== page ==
Cork's rediscovered eye for goal could end 30-year record

The Rebels beat Waterford by 2-10 to 0-13 on this day in 1991 - the last time they won a championship game with more goals and fewer points than their opponents.
Cork's rediscovered eye for goal could end 30-year record

John Fitzgibbon celebrates a goal in the 1990 All-Ireland final against Galway. The following year, he also netted against Waterford. Photo:  Ray McManus / SPORTSFILE

The opening three rounds of the Allianz Hurling League have been positive for Cork.

Two wins and a draw have Kieran Kingston top of the Division 1 Group A table ahead of Saturday night’s trip to the LIT Gaelic Grounds to face Limerick, while the haul of 14 goals is one more than the other five counties in the section combined. It’s a trend that follows on from last year’s league, when Cork bagged 11 goals in their five games, four more than the next best county.

In recent times, one of the criticisms against Cork has been that the goals-to-points ratio has been too imbalanced in favour of white flags and Kieran Kingston has acknowledged that there has been work put in on the creation of goal opportunities.

Cork’s opening league game, at home to Waterford, saw them ‘beaten’ in terms of points put over the bar by 27 to 22, but the Rebels’ five goals to the visitors’ one ensured that they took the points. Similarly, away to Tipperary, Cork’s total of 2-16 ensured parity against the home side’s 22 points, when previously a day short on white flags might have meant defeat.

The seven-goal haul against Westmeath at Páirc Uí Chaoimh ten days ago might be written off to some extent given that the Lake County are the lowest-ranked team in Cork’s group, but the point should still be made that they didn’t allow Galway or Waterford to enjoy such success in front of goal.

“That is something we are working on,” Kingston said after Westmeath.

“We spoke about it before. At times, that'll come off and other times it won't and you just have to take your point. When they come off, they are great and it did at times today and it did at times in the other games, but other times it doesn't and you get turned over.

“With respect to Westmeath, today was really about focusing on us, see could we back a performance with a performance, with a performance and not bring any complacency into our game today. Secondly, we weren't taking anything for granted. We may have done that last year up in Westmeath and we were very, very lucky to get a result up there, really lucky. That was in the back of our minds today. We didn't want to be in a dogfight with 15/20 minutes to go.”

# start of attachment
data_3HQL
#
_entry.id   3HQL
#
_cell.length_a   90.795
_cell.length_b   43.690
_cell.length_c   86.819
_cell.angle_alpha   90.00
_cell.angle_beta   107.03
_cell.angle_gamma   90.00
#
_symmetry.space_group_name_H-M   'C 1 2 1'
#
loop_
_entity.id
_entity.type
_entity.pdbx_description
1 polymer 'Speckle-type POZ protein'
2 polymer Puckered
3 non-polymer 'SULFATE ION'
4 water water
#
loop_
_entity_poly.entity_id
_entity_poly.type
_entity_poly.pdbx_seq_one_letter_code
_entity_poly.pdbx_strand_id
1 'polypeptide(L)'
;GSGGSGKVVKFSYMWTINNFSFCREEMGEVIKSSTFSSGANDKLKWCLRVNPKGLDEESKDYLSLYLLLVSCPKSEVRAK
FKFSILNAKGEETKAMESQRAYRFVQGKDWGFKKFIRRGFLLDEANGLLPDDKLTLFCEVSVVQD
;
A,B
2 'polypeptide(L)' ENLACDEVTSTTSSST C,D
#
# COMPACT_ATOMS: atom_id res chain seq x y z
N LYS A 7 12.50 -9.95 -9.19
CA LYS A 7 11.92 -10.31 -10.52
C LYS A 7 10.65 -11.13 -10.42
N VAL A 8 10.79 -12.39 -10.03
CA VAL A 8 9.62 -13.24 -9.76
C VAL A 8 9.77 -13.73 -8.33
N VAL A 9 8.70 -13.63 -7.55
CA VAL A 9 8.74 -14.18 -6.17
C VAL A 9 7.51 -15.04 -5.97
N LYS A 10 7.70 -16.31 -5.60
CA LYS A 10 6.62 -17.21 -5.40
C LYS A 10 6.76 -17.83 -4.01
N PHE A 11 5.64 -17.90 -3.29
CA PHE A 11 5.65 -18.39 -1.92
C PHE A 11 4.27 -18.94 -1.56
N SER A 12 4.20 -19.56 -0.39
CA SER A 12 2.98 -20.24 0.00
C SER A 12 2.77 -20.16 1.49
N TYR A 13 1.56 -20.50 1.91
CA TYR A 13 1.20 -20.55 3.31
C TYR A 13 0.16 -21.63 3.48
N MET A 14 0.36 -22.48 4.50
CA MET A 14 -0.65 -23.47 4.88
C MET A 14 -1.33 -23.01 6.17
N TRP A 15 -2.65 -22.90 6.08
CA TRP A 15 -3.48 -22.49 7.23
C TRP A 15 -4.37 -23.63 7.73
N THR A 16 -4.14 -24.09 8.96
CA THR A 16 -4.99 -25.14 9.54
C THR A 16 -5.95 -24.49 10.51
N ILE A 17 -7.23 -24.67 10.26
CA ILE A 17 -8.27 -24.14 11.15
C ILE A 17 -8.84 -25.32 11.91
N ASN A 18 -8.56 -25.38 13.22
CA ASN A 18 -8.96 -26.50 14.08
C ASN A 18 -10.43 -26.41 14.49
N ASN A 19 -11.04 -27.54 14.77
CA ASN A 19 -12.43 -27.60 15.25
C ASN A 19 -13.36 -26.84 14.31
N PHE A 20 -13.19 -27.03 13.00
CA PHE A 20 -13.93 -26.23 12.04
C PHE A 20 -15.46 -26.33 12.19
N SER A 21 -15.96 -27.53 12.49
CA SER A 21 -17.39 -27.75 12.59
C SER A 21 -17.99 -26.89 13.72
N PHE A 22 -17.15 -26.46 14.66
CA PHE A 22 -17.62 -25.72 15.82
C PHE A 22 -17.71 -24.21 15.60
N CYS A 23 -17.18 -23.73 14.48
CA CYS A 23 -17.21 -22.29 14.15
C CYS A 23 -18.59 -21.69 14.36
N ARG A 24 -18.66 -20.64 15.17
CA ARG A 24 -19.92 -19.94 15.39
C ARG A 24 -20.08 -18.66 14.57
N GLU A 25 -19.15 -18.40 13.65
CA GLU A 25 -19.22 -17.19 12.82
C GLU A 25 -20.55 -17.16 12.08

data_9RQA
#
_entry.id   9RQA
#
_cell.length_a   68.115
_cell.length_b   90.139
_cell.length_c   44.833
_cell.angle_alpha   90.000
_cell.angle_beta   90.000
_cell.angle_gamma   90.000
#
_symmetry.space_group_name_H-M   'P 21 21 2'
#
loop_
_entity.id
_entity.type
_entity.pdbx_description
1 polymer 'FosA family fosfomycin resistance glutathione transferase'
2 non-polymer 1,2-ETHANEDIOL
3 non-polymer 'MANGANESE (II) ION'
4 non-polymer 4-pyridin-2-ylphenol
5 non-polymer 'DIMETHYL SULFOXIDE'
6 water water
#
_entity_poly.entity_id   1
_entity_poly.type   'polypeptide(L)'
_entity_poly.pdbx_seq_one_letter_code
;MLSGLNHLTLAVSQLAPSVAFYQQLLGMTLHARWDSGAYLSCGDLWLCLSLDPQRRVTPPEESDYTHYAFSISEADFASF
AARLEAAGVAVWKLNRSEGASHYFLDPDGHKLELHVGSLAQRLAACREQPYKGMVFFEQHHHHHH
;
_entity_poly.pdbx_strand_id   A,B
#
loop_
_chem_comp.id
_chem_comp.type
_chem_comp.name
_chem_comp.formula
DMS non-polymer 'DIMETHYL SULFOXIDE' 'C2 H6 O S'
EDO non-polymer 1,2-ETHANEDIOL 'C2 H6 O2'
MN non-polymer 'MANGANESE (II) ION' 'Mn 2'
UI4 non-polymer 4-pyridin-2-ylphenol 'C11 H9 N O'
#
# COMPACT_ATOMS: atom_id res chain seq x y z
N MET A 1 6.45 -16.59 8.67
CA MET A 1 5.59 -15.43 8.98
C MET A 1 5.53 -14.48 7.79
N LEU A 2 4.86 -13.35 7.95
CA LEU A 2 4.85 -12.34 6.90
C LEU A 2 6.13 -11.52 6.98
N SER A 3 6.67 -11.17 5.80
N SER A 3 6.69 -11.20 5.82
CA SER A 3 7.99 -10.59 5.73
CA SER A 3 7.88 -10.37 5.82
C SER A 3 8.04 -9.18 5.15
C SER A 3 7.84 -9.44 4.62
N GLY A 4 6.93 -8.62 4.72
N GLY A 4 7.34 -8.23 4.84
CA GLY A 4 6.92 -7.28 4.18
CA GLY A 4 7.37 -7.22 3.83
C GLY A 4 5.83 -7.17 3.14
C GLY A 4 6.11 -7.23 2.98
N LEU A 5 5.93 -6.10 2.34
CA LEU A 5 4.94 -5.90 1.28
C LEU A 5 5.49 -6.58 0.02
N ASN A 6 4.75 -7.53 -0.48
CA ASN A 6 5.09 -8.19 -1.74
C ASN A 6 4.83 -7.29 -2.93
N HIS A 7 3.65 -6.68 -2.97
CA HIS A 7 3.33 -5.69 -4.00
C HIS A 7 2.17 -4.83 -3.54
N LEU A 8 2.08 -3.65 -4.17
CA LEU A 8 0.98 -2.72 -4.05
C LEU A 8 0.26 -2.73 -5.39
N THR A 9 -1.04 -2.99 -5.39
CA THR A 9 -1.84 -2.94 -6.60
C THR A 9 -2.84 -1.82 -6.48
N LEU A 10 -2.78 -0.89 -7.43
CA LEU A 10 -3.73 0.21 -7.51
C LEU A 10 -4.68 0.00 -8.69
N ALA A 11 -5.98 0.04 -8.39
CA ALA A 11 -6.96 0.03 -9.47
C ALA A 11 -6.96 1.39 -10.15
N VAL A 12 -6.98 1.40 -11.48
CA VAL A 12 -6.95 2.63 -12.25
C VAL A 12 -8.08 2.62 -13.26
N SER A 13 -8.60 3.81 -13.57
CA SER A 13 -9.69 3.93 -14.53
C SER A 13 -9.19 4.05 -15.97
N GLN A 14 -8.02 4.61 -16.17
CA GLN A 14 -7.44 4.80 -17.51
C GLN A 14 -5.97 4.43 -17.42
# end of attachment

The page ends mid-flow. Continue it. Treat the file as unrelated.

The idea of Cork being goal-shy would have been anathema to those who remember the All-Ireland wins of 1984, 1986 and 1990 (and 1953, when Cork’s 3-3 beat Galway’s 0-8). The 1990 decider, of course, finished 5-15 to 2-21 in Cork’s favour, but it remains the second-last championship match where Cork have won by scoring more goals and fewer points than their opponents. The last one was their very next championship encounter, against Waterford in Thurles this day 30 years ago.

The 2-10 to 0-13 Munster semi-final victory will also go down as the last time that Cork took to the field in the championship without a sponsor’s logo – the name of Barry’s Tea was present for the drawn final against Tipperary early the following month.

In the Evening Echo of the following day, Jim O’Sullivan acknowledged the importance of Cork’s second goal, scored by ace marksman John Fitzgibbon.

“History came close to being repeated in Thurles when Cork came close to losing their Munster and All-Ireland titles. It was reminiscent of their meeting with Waterford in Walsh Park in 1967, except on this occasion, Cork finished with a full team and won by a three-point margin, due mainly to the second of the two goals they scored, from John Fitzgibbon six minutes from time.

“In the face of sustained Waterford pressure throughout the second half, defiant play and great leadership from team captain Tony O’Sullivan at midfield earned the team its expected place in the final on July 7 against either Tipperary or Waterford.”

While Cork were of course Munster and All-Ireland champions, they had lost to Waterford in 1989 but still nobody gave the Déise any real hope ahead of the clash at Semple Stadium, which drew just 12,000 people.

Cork wing-backs Seánie McCarthy and Cathal Casey played key roles in ensuring that the underdogs didn’t gain more of a foothold – they led by 0-5 to 0-2 at one stage but Cork’s first point from play, scored by Casey just before half-time, ensured it was 0-5 each at half-time.

After the interval, Cork were settled thanks to a goal from Kevin Hennessy, set up Fitzgibbon, but Waterford wouldn’t yield. They stayed in contention thanks to Kieran Delahunty, Mossie O’Keeffe and Eddie Nolan. Cork moved ahead again through inspirational captain O’Sullivan – he was to finish with six points – and the second goal, Ger Fitzgerald engineering the chance for Fitzgibbon, secured the win.

Cork would lose the Munster final to Tipp after a replay and though they came back to win the provincial title the following year, the rest of the 90s, up until 1999, saw the county in the doldrums, only beating Kerry in the championship.

By the time Cork made it to the top of the tree again in 1999 under Jimmy Barry-Murphy, they did so scoring just one goal in the four matches they played, while the title wins of 2004 and 2005 saw goal tallies of ten in seven (including four against Kerry) and five in five respectively.

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